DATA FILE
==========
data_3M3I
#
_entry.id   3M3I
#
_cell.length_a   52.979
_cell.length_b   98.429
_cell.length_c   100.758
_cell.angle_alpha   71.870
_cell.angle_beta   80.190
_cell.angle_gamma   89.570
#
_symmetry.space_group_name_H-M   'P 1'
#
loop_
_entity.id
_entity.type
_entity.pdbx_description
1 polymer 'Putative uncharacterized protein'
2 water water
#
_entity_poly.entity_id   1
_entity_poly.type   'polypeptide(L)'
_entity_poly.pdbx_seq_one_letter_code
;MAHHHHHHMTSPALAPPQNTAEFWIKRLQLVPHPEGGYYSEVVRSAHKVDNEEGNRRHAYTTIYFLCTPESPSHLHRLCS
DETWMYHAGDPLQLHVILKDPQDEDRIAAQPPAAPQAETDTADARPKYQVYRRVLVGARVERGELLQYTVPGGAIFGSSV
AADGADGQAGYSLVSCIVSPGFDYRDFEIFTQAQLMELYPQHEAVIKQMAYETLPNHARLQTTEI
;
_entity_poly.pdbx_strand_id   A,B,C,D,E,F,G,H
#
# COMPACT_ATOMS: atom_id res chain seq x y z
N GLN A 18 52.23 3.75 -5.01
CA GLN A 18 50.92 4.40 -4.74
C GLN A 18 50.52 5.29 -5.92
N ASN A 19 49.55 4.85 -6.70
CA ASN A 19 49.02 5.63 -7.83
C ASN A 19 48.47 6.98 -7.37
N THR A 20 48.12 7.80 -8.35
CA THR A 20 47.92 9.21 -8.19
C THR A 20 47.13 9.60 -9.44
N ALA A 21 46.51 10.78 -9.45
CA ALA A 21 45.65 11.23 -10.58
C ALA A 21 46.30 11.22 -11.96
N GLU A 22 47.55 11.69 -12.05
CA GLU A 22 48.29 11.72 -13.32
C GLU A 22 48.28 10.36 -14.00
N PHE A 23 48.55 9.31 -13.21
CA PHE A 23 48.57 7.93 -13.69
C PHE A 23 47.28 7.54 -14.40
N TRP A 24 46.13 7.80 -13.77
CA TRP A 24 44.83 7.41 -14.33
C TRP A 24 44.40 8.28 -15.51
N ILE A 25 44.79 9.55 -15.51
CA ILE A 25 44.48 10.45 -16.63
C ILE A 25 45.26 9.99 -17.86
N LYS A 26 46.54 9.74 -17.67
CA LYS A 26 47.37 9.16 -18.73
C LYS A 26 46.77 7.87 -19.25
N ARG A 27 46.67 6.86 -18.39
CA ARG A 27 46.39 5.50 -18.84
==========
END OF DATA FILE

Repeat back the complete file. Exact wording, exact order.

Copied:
data_3M3I
#
_entry.id   3M3I
#
_cell.length_a   52.979
_cell.length_b   98.429
_cell.length_c   100.758
_cell.angle_alpha   71.870
_cell.angle_beta   80.190
_cell.angle_gamma   89.570
#
_symmetry.space_group_name_H-M   'P 1'
#
loop_
_entity.id
_entity.type
_entity.pdbx_description
1 polymer 'Putative uncharacterized protein'
2 water water
#
_entity_poly.entity_id   1
_entity_poly.type   'polypeptide(L)'
_entity_poly.pdbx_seq_one_letter_code
;MAHHHHHHMTSPALAPPQNTAEFWIKRLQLVPHPEGGYYSEVVRSAHKVDNEEGNRRHAYTTIYFLCTPESPSHLHRLCS
DETWMYHAGDPLQLHVILKDPQDEDRIAAQPPAAPQAETDTADARPKYQVYRRVLVGARVERGELLQYTVPGGAIFGSSV
AADGADGQAGYSLVSCIVSPGFDYRDFEIFTQAQLMELYPQHEAVIKQMAYETLPNHARLQTTEI
;
_entity_poly.pdbx_strand_id   A,B,C,D,E,F,G,H
#
# COMPACT_ATOMS: atom_id res chain seq x y z
N GLN A 18 52.23 3.75 -5.01
CA GLN A 18 50.92 4.40 -4.74
C GLN A 18 50.52 5.29 -5.92
N ASN A 19 49.55 4.85 -6.70
CA ASN A 19 49.02 5.63 -7.83
C ASN A 19 48.47 6.98 -7.37
N THR A 20 48.12 7.80 -8.35
CA THR A 20 47.92 9.21 -8.19
C THR A 20 47.13 9.60 -9.44
N ALA A 21 46.51 10.78 -9.45
CA ALA A 21 45.65 11.23 -10.58
C ALA A 21 46.30 11.22 -11.96
N GLU A 22 47.55 11.69 -12.05
CA GLU A 22 48.29 11.72 -13.32
C GLU A 22 48.28 10.36 -14.00
N PHE A 23 48.55 9.31 -13.21
CA PHE A 23 48.57 7.93 -13.69
C PHE A 23 47.28 7.54 -14.40
N TRP A 24 46.13 7.80 -13.77
CA TRP A 24 44.83 7.41 -14.33
C TRP A 24 44.40 8.28 -15.51
N ILE A 25 44.79 9.55 -15.51
CA ILE A 25 44.48 10.45 -16.63
C ILE A 25 45.26 9.99 -17.86
N LYS A 26 46.54 9.74 -17.67
CA LYS A 26 47.37 9.16 -18.73
C LYS A 26 46.77 7.87 -19.25
N ARG A 27 46.67 6.86 -18.39
CA ARG A 27 46.39 5.50 -18.84